Research on the history of yoga has steadily grown throughout the past two decades, focusing primarily on developments and transformations since the height of the colonial period in India. Exemplified by scholars such as Elizabeth De Michelis, Joseph Alter and Mark Singleton, efforts have been made to trace threads of practice and philosophy from the eighteenth to the twenty-first century, illustrating how popular forms of yoga today gradually took shape. This research has been instrumental in highlighting the influence of orientalists such as Henry Thomas Colebrooke, Indian public figures such as Swami Vivekananda, and groups as diverse as the Theosophical Society, to European bodybuilding and gymnastic groups (De Michelis, 2005; Singleton, 2010). It is widely accepted within academic communities that contemporary yoga (if we can indeed speak of it in the singular) has been highly influenced, directly or indirectly, by orientalist scholarship. This is particularly evident in the ongoing popularity of Patanjali’s Yoga Sutras, seen as authoritative guides to the theory and method of ‘classical yoga’ – despite being largely forgotten by the fifteenth century, only gaining prominence thanks to Colebrooke’s work. Texts directly inspired by the Yoga Sutras such as Vivekananda’s Raja Yoga were instrumental in encouraging romantic narratives of yoga as a timeless, pristine tradition – and part of an apparently monolithic Hindu religion. Furthermore, these romantic orientalist ideas have proliferated within contemporary yoga, and are used to sanction and legitimate practices (Singleton, 2008).
I find it useful to approach historical studies of yoga with this romantic narrative which we are persistently confronted kept in mind. The current proliferation of studies exploring the development of contemporary yoga can be seen as a direct challenge to popular perceptions of yoga as a timeless and unified practice which are reproduced (often as a marketing ploy) in non-academic contexts. Indeed, for the sake of historical accuracy it is important to attempt to expand this somewhat simple narrative and to encourage deeper understanding of yoga’s more complex history. This becomes an equally important part of challenging romantic orientalist views of India (and other parts of the world), often used in the contemporary ‘New Age’ milieu without question. The question of whether many practitioners, whose involvement with yoga is primarily influenced by experiencing physical or emotional benefits, will be aware of this challenge, or indeed care, is to be seen.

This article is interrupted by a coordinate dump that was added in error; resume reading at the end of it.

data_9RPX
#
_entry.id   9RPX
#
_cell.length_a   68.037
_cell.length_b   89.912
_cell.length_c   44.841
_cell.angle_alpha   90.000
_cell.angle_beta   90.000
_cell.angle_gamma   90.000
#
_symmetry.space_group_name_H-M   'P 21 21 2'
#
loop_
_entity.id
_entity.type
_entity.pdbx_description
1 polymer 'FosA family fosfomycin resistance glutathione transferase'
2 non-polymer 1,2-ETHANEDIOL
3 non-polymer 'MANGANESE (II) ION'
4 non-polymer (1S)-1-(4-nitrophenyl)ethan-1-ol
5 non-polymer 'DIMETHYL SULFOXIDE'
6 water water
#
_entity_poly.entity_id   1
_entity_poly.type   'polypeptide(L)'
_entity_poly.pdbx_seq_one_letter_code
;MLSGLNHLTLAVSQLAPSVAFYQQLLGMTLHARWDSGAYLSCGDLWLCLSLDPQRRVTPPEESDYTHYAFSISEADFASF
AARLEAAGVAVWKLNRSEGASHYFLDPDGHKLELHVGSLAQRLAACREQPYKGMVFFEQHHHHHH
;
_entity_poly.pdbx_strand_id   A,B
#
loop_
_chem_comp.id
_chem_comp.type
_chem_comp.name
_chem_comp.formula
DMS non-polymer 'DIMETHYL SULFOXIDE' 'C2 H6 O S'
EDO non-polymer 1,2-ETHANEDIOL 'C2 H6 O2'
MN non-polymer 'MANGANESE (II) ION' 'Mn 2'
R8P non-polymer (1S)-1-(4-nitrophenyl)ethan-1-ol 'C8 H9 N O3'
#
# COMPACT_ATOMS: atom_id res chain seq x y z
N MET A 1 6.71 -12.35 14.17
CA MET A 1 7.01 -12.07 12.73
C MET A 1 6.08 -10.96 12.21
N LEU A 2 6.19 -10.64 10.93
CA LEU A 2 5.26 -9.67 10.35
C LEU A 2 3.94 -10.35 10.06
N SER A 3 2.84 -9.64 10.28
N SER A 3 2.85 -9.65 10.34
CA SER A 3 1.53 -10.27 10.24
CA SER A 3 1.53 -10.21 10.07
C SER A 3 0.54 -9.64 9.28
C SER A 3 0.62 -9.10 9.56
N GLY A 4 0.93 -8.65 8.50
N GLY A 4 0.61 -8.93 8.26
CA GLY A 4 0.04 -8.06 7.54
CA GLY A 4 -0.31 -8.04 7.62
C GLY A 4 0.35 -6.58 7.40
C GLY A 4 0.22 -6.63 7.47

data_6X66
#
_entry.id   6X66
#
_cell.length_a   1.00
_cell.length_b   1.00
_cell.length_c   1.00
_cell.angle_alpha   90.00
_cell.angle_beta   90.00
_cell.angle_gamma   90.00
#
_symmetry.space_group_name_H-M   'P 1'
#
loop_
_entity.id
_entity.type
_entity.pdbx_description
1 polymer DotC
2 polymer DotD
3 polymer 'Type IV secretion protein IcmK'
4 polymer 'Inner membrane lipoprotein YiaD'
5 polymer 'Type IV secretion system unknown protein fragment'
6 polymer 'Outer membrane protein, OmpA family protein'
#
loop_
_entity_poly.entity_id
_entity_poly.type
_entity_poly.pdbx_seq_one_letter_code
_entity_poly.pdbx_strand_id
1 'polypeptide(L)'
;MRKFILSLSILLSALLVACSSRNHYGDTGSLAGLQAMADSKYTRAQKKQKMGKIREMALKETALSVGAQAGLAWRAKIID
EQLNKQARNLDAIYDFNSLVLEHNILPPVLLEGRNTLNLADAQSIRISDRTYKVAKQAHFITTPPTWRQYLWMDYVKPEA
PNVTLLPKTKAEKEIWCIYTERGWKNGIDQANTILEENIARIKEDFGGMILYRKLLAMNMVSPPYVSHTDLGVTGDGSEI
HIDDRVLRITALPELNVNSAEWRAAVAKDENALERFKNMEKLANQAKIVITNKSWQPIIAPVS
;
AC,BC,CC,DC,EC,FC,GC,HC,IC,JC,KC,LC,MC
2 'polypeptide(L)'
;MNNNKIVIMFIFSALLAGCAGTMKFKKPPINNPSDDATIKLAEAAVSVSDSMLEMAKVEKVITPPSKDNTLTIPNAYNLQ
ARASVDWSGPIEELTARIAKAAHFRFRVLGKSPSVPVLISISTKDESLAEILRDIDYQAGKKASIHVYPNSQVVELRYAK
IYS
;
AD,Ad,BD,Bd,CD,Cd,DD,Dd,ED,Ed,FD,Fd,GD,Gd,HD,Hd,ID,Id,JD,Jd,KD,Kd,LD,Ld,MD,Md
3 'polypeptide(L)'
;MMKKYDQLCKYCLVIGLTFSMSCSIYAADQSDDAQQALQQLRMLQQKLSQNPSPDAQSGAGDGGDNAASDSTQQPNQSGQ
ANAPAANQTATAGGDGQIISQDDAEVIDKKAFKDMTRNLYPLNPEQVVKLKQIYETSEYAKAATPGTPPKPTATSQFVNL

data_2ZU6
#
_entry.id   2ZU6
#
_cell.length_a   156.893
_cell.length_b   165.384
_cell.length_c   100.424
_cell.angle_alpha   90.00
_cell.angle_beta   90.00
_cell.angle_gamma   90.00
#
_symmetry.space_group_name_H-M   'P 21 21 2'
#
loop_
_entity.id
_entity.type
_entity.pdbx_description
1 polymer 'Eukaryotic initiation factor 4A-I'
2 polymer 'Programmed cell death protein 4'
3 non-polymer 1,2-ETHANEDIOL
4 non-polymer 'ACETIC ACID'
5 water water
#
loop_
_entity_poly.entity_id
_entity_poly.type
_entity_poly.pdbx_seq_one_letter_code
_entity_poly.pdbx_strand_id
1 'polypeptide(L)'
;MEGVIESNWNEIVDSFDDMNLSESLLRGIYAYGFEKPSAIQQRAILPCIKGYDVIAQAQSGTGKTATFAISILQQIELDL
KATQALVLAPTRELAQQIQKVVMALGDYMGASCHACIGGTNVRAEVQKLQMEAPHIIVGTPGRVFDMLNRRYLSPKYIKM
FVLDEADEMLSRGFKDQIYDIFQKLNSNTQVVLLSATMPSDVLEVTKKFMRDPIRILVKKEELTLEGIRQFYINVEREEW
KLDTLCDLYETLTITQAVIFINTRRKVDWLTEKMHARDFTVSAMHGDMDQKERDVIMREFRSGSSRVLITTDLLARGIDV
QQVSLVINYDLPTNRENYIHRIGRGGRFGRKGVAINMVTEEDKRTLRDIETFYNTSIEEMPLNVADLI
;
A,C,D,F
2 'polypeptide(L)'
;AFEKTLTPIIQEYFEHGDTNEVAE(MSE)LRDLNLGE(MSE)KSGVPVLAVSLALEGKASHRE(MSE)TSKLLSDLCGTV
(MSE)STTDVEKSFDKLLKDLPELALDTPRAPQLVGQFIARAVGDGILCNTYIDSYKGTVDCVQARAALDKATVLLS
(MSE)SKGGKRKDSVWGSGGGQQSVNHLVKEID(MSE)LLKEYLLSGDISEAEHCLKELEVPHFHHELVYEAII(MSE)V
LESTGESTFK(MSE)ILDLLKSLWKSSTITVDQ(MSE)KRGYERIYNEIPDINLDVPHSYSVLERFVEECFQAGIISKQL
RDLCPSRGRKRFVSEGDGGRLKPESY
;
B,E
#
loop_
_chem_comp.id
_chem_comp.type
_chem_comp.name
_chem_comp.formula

It is from this background that I also approach David Gordon White’s work on yoga. White takes on the mammoth task of giving a broad history of yoga – from the term’s early appearances in the Rig Veda up to the present. Although he notes points of similarity between contemporary yoga and older forms, his focus is firmly on the points of difference. By taking this as his focus, he strengthens the ongoing drive to unpack the historical developments of yoga, and helps to complicate an otherwise simplistic, linear narrative.
Unlike other studies of the history of yoga, White looks much further back in time. By delving into yoga in India’s early and medieval periods, White makes valuable additions to current scholarship and further highlights the great extent to which yoga has changed throughout the past two millennia. Perhaps the simplest way that White highlights this transformation is his exploration of the term’s semantic range. His emphasis on the martial connotations of ‘yoga’ in the Bhagavad Gita implies a sharp contrast with yoga as we know it today, and he acknowledges how this historical use of the term surprises many yoga practitioners.